Stack Overflow is a community of 4.7 million programmers, just like you, helping each other.

Join them; it only takes a minute:

Sign up
Join the Stack Overflow community to:
  1. Ask programming questions
  2. Answer and help your peers
  3. Get recognized for your expertise

I have a requirement, where I want to store the following:

  • Mac Address // PKEY
  • TimeStamp // PKEY
  • LocationID
  • ownerName
  • Signal Strength

The insertion logic is as follows:

  • Store the above statistics for each active device (MacAddress) once every hour at each location (LocationID)
  • The entries are created at end of each hour, so the primary key will always be MAC+TimeStamp

There are no updates, only insertions

The queries which can be performed are as follows:

  • Give me all the entries for last 'N' hours Where MacAddress = "...."
  • Give me all the entries for last 'N' hours Where LocationID IN (locID1, locID2, ..);

Needless to say, there are billions of entries, and I want to use either HBASE or Cassandra. I've tried to explore, and it seems that Cassandra may not be correct choice.

The reasons for that is if I have the following in cassandra:

< < RowKey > MacAddress:TimeStamp > >
+ LocationID
+ OwnerName
+ Signal Strength

Both the queries will scan the whole database, right? Even if I add an index on LocationID, that is only going to help in the second query to some extent, because there is no index on timestamp (I believe that seaching on timestamp is not fast, as the MacAddress:TimeStamp composite Key would not allow us to search only on timestamp, and instead, a full scan would happen, is that correct?).

I'm stuck here big time, and any insights would really help, if we should opt HBase or Cassandra.

share|improve this question

The right way to model this with Cassandra is to use a table partitioned by mac address, ordered by timestamp, and indexed on location id. See the Cassandra data model documentation, especially the section on clustering [predefined sorting]. None of your queries will require a full table scan.

share|improve this answer

You have to remember that NoSql instances like Cassandra allow horizontal scaling and make it a lot easier to shard the data. By developing a shard strategy (identifying shard key, etc) you could dramatically reduce the size of the data on a single instance and make queries (even when trying to query massive data sets) doable.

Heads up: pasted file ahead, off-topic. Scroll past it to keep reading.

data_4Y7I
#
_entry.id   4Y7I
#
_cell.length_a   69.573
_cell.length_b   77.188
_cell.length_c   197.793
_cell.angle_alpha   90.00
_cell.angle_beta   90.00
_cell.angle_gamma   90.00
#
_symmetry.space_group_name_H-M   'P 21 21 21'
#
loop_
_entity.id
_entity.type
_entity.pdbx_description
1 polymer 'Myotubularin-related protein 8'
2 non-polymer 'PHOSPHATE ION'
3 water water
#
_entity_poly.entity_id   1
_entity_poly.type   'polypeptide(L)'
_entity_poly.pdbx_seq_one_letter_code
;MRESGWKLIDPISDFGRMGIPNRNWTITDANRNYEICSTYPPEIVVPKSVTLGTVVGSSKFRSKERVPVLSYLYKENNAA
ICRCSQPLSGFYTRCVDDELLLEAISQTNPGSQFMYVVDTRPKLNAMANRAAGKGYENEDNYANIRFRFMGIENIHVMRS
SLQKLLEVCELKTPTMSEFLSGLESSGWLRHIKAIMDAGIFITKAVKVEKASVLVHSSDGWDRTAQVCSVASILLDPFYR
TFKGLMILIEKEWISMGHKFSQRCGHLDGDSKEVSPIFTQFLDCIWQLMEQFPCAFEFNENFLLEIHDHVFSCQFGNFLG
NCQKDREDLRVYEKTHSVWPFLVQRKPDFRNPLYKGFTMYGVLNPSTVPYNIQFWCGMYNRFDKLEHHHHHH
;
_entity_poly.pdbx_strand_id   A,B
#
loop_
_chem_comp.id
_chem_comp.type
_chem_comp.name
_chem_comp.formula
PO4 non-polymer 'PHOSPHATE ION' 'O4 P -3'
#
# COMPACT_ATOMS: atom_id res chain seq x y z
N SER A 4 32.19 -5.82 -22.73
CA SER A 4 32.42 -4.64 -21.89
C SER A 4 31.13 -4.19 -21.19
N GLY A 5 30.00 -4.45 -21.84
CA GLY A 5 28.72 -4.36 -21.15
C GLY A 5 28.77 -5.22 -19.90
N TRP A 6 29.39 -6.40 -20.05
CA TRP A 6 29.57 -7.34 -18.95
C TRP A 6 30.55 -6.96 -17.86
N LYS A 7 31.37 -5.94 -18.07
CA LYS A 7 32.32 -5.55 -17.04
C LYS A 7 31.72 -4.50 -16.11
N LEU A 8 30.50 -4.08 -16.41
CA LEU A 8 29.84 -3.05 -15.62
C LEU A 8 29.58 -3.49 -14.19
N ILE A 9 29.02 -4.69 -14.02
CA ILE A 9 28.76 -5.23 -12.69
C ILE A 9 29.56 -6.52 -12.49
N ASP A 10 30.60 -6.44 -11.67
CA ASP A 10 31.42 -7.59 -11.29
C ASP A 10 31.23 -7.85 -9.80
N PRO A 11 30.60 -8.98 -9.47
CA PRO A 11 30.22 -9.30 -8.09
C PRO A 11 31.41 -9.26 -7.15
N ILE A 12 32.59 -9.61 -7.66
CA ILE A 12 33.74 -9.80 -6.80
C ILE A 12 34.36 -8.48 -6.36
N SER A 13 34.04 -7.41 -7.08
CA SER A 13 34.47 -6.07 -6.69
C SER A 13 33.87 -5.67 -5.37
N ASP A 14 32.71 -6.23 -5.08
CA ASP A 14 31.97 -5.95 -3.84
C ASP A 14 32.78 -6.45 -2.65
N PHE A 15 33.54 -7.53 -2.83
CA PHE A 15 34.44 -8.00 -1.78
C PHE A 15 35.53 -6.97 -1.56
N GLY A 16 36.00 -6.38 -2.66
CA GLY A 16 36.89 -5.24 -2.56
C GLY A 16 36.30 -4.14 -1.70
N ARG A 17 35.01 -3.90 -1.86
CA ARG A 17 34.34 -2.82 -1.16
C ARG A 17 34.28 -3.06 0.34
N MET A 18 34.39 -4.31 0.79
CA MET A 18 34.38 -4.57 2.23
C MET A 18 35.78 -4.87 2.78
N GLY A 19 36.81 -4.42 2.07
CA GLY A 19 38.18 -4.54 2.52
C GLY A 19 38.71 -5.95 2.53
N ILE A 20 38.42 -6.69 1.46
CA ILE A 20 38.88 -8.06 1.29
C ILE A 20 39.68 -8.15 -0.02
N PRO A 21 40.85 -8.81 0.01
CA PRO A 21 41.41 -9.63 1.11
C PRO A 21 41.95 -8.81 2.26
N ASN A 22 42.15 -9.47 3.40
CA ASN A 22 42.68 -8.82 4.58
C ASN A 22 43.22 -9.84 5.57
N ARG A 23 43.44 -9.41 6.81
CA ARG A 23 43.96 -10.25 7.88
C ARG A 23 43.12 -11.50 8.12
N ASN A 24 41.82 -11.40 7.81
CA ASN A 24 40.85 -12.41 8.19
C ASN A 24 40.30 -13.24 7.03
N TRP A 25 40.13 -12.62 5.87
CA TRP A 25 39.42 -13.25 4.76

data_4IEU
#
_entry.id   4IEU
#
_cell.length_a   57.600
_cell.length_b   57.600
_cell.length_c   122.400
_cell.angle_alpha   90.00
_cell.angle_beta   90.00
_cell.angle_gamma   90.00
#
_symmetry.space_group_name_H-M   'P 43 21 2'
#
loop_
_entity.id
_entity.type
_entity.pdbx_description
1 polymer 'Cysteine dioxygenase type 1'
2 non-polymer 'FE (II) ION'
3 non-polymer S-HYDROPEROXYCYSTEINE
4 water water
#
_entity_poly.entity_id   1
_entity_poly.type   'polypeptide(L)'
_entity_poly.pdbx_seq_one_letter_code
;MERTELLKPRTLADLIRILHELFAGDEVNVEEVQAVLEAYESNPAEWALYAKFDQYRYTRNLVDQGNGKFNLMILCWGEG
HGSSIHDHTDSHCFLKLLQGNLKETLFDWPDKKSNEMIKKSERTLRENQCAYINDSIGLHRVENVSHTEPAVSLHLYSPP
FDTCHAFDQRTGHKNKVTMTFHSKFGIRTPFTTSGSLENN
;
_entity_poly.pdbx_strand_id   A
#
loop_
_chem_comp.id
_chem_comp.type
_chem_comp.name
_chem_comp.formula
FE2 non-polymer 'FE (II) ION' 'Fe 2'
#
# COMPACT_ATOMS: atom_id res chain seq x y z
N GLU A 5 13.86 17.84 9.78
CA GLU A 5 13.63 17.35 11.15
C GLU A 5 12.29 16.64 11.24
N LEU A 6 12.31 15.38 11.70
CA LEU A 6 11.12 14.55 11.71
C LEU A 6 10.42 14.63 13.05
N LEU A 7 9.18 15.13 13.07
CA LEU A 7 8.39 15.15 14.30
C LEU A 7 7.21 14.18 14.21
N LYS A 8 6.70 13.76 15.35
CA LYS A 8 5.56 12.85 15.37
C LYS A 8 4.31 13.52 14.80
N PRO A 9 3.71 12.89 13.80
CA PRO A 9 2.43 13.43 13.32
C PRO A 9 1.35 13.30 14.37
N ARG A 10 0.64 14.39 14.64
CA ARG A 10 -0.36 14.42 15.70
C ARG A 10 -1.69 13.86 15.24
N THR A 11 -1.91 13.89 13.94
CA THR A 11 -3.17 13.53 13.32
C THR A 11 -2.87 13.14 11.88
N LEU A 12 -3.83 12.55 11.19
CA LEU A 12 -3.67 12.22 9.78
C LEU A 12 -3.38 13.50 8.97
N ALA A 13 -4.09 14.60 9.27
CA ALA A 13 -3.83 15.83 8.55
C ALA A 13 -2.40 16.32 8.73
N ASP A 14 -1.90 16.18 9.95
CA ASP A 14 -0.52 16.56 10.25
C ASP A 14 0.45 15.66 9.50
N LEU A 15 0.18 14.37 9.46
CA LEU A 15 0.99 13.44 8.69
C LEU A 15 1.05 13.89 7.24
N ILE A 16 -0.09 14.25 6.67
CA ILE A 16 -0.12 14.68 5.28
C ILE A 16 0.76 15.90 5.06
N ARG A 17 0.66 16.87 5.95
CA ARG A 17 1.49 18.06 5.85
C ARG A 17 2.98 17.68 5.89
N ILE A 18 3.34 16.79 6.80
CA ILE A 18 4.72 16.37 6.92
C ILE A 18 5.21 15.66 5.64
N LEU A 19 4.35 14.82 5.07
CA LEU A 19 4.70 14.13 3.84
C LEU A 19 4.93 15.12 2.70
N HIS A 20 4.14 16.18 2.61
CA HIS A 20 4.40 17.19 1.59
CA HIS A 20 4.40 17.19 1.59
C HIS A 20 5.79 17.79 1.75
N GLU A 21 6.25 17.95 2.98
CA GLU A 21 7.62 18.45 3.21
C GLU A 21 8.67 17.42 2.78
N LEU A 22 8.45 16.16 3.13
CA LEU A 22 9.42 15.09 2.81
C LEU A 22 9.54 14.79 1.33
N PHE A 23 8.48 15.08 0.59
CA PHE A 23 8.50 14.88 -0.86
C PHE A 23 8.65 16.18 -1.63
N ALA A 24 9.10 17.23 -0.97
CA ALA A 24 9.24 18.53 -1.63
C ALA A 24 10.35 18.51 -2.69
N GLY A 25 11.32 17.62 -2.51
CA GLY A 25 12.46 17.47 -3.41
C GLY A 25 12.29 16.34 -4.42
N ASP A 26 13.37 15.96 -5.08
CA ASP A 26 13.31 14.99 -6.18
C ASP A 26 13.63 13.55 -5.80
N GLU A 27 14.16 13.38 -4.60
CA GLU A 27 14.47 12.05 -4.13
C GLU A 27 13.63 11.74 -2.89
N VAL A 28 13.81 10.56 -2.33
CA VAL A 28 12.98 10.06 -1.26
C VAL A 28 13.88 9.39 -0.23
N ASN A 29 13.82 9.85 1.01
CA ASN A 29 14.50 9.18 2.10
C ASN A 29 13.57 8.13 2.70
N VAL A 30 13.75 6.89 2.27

share|improve this answer

Either one would work for this query:

Give me all the entries for last 'N' hours Where MacAddress = "...."

In cassandra you would want to use an ordered partitioner so you can do easy scans. That way you would not have to scan the entire table. (I'm a little rusty on Cassandra).

In hbase it is always ordered by the rowkey so the scan becomes easy. You would just set a start and stop rowkey. Conceptually it would be:

  scan.setStartRow(mac+":"+timestamp);
  scan.setStopRow(mac+":"+endtimestamp);

And then it would only scan over the rows for the given mac address for the given time period--only a small subset of the data.

This query is much harder:

Give me all the entries for last 'N' hours Where LocationID IN (locID1, locID2, ..);

Cassandra does have secondary indexes so it seems like it would be "easy" but I don't know how much data it would scan through. I haven't looked at Cassandra since it added secondary indexes.

In hbase you'd have to scan the entire table or create a second table. I would recommend creating a second table where the rowkey would be < location:timestamp > and you'd duplicate the data. Then you'd use that table to lookup the data by location using a scan and setting the start and end keys.

share|improve this answer

Your Answer

 
discard

By posting your answer, you agree to the privacy policy and terms of service.

Not the answer you're looking for? Browse other questions tagged or ask your own question.